Redhawk
 
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You are a very neat gardener with a huge attention to details! I use strawberries as space fillers, groundcover and understory, it is better when the birds and the kids don't find them all. I grow as well alpine strawberries.
 
James Freyr
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Redhawk-

Thanks for the input man. So this afternoon as I continued to worry too much about my strawberries I decided to sacrifice one. I sliced it vertically down the center with a razor blade, and the interior is a tobacco brown color. I compared what I was looking at with photos on an ag extension website (forget which university it was) and it looked uncannily like a dead crown that succumbed to disease (verticillium wilt if memory serves me correct, which it sometimes does not). I did see photos of a healthy crown and the interior is a mix of white and light green tissue. I want to believe that if I wait til april they will show signs of life, but I also am afraid my crowns are toast. Strawberries come into season in tennessee about the first of may, usually over by middle of june, which is the sole information that makes me believe they should be growing already. again, I've never grown strawberries before and this is all new to me.

You mentioned your plants were in leaf all winter. Mine had leaves when I mulched them, all those leaves were brown/rotten and mostly gone when I removed the mulch in february. Perhaps I mulched too thick and things stayed too wet and couldn't breathe. All I did was follow the guidelines from the nursery to mulch 4 to 6 inches of straw. Anyway, I'm kinda on the fence about replacing them sooner than later. I do think waiting till mid may when it's blazing hot and the sun is high in the sky is the wrong time to plant new crowns. Thoughts anyone?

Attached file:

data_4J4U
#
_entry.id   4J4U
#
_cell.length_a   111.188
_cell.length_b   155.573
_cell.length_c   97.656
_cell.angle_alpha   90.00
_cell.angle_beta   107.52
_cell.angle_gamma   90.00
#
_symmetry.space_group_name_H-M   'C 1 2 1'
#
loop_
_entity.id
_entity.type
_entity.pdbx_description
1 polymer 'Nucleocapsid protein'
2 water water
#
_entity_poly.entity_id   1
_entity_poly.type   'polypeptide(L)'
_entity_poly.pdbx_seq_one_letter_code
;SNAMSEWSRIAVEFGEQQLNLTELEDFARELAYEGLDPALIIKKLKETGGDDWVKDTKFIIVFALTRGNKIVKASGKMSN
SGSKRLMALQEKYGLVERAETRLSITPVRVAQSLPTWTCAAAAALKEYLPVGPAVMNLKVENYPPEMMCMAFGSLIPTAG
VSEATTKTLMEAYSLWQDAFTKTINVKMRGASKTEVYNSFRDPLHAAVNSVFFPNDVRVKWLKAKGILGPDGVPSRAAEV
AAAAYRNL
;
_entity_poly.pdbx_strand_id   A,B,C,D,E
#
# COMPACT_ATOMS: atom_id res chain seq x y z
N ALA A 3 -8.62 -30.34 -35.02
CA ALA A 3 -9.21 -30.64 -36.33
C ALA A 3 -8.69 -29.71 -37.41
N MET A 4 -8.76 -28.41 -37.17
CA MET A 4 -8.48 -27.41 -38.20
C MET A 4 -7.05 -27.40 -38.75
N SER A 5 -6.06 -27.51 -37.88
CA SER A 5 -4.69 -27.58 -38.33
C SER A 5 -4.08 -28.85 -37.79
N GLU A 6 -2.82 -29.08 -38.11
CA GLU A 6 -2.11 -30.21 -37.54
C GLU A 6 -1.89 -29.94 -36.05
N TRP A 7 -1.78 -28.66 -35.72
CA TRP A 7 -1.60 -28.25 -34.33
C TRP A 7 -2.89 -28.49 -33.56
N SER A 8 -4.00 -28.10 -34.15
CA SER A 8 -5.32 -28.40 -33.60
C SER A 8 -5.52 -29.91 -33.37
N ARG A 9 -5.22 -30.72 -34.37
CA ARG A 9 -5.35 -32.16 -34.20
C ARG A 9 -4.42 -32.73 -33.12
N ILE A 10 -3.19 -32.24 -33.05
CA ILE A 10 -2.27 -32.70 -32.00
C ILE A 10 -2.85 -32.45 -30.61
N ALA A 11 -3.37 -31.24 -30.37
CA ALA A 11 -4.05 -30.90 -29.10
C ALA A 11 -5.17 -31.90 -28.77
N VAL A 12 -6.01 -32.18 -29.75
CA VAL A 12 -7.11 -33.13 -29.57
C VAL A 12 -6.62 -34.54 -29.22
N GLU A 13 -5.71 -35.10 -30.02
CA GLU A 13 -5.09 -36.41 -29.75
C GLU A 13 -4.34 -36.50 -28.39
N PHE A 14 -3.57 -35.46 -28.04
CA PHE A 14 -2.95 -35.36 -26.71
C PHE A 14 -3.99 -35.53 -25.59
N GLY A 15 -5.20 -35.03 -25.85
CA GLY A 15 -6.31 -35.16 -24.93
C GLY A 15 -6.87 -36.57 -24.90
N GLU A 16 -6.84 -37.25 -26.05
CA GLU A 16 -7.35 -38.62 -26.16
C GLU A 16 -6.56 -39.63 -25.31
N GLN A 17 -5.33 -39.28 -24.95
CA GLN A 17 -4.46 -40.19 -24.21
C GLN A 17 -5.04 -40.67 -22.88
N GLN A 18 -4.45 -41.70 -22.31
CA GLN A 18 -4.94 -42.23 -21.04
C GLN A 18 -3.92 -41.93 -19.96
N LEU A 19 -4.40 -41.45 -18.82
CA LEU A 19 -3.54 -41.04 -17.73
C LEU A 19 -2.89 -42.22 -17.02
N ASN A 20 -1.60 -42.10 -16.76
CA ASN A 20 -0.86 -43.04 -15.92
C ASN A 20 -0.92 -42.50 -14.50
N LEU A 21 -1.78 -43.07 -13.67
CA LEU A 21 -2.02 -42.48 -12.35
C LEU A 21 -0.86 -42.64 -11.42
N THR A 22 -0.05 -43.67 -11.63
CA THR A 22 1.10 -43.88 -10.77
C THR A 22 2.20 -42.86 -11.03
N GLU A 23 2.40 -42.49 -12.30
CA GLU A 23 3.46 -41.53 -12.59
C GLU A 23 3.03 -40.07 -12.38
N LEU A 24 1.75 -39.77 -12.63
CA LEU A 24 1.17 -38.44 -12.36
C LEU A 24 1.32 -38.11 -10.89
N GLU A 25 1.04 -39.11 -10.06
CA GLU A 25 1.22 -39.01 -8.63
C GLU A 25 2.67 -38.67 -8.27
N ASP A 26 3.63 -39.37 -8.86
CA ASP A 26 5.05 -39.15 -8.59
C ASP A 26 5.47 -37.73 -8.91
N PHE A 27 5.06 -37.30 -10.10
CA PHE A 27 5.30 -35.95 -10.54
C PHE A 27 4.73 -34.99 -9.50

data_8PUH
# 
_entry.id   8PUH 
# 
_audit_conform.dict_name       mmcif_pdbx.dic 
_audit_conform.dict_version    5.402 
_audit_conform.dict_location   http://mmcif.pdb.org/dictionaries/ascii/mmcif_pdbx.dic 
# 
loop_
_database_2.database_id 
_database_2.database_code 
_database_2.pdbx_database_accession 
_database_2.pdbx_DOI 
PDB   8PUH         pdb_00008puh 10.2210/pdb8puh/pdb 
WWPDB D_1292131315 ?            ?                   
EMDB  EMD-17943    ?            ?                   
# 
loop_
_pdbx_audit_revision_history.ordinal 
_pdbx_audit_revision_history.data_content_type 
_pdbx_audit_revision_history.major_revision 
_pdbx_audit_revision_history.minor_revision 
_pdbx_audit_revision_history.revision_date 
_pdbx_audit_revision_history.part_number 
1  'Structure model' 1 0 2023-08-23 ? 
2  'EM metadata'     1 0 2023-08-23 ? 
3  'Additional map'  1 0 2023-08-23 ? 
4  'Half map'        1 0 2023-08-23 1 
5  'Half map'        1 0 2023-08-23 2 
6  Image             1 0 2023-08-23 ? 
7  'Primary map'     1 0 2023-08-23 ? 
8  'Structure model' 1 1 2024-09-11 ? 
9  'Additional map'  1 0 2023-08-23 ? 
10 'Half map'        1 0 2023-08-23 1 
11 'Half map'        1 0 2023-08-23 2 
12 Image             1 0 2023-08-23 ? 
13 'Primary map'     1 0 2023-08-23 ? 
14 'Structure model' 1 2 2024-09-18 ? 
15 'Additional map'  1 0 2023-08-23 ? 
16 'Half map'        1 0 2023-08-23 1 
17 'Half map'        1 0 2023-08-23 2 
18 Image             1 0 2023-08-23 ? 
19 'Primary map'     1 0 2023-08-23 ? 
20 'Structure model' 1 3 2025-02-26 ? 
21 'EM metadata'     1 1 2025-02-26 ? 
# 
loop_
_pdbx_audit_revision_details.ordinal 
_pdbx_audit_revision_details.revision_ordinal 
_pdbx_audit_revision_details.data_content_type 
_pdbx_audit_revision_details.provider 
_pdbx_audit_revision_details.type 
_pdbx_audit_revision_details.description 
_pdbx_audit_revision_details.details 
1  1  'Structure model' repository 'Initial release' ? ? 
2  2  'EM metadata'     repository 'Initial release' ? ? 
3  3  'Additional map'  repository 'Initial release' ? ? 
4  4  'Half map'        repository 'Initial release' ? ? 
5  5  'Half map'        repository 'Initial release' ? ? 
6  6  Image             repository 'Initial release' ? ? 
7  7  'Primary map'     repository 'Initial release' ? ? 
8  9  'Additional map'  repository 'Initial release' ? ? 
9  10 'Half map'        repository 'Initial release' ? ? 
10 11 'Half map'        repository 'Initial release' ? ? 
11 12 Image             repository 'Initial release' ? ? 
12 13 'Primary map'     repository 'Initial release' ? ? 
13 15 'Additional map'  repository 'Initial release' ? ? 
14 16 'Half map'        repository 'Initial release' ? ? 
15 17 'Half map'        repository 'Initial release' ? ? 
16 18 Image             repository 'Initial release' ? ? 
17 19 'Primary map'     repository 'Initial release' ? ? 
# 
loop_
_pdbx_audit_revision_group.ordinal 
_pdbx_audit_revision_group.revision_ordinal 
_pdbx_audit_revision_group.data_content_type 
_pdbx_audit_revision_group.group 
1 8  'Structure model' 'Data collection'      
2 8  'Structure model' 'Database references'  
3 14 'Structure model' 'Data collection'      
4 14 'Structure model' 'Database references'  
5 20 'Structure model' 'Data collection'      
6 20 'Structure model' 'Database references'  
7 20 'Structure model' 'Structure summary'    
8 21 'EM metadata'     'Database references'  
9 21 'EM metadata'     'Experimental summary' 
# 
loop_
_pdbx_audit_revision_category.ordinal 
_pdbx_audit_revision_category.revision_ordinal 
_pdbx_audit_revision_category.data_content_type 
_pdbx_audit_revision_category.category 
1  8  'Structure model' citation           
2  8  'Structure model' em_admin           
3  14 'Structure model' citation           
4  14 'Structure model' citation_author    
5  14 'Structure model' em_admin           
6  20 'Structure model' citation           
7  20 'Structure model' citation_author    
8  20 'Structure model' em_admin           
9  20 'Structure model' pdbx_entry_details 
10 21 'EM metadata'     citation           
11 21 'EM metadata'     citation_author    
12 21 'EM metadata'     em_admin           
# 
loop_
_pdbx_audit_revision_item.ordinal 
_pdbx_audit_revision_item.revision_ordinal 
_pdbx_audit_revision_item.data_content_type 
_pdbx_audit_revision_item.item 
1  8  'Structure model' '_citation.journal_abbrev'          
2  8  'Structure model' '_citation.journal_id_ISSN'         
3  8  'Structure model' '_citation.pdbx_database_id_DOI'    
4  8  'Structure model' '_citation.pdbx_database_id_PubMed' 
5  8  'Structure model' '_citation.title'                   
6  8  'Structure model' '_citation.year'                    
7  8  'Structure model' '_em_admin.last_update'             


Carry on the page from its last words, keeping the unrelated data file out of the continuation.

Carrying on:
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Be patient.  It's still too early, even where you are for them to be sprouting.  My wife's Grandmother had strawberries just planted out in the edge of an old field.  They grew like gangbusters and we had winters that were milder(Northern Middle GA) and could have big swings in temps in just a day or two than what you experience in Nashville.  I even have Strawberries growing here in Alaska.  They are in two raised beds and do very well.
 
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I'm not a big strawberry grower, but can I suggest a different experiment? Can you pot up one of your strawberry crowns and bring it inside to a warm window? If they're just waiting for warmer weather that should spur at least that one to grow. Keep checking the crowns for firmness. So long as they aren't going mushy, there's a fair chance they're alive.
 
Bryant RedHawk
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I sliced it vertically down the center with a razor blade, and the interior is a tobacco brown color. I compared what I was looking at with photos on an ag extension website (forget which university it was) and it looked uncannily like a dead crown that succumbed to disease (verticillium wilt if memory serves me correct, which it sometimes does not).  

 

Perhaps I mulched too thick and things stayed too wet and couldn't breathe. All I did was follow the guidelines from the nursery to mulch 4 to 6 inches of straw.



hau James, The one you dissected does sound like a fatal case of verticillium, but that one doesn't mean they all have contracted it. If the crowns stay firm to touch they might be just fine, a test like Casie mentioned would be worth doing, it will show if life is still present.